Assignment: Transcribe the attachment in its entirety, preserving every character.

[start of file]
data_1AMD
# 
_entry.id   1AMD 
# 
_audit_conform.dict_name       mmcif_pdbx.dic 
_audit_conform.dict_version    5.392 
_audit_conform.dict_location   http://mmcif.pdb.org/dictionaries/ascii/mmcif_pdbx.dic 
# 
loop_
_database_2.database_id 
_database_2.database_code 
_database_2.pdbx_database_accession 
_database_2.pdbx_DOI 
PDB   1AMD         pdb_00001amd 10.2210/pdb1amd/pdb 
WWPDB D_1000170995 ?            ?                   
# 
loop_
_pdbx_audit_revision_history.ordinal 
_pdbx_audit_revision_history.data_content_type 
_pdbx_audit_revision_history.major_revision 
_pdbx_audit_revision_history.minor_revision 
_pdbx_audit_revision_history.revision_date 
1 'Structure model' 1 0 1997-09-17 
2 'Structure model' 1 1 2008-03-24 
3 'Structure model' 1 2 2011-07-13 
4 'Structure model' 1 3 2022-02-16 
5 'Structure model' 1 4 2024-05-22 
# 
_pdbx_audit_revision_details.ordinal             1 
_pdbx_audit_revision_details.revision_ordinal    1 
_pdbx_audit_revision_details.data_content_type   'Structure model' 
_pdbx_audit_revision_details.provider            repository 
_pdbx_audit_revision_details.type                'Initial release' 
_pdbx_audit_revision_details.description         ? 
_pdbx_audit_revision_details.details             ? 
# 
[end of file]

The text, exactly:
data_1AMD
# 
_entry.id   1AMD 
# 
_audit_conform.dict_name       mmcif_pdbx.dic 
_audit_conform.dict_version    5.392 
_audit_conform.dict_location   http://mmcif.pdb.org/dictionaries/ascii/mmcif_pdbx.dic 
# 
loop_
_database_2.database_id 
_database_2.database_code 
_database_2.pdbx_database_accession 
_database_2.pdbx_DOI 
PDB   1AMD         pdb_00001amd 10.2210/pdb1amd/pdb 
WWPDB D_1000170995 ?            ?                   
# 
loop_
_pdbx_audit_revision_history.ordinal 
_pdbx_audit_revision_history.data_content_type 
_pdbx_audit_revision_history.major_revision 
_pdbx_audit_revision_history.minor_revision 
_pdbx_audit_revision_history.revision_date 
1 'Structure model' 1 0 1997-09-17 
2 'Structure model' 1 1 2008-03-24 
3 'Structure model' 1 2 2011-07-13 
4 'Structure model' 1 3 2022-02-16 
5 'Structure model' 1 4 2024-05-22 
# 
_pdbx_audit_revision_details.ordinal             1 
_pdbx_audit_revision_details.revision_ordinal    1 
_pdbx_audit_revision_details.data_content_type   'Structure model' 
_pdbx_audit_revision_details.provider            repository 
_pdbx_audit_revision_details.type                'Initial release' 
_pdbx_audit_revision_details.description         ? 
_pdbx_audit_revision_details.details             ? 
# 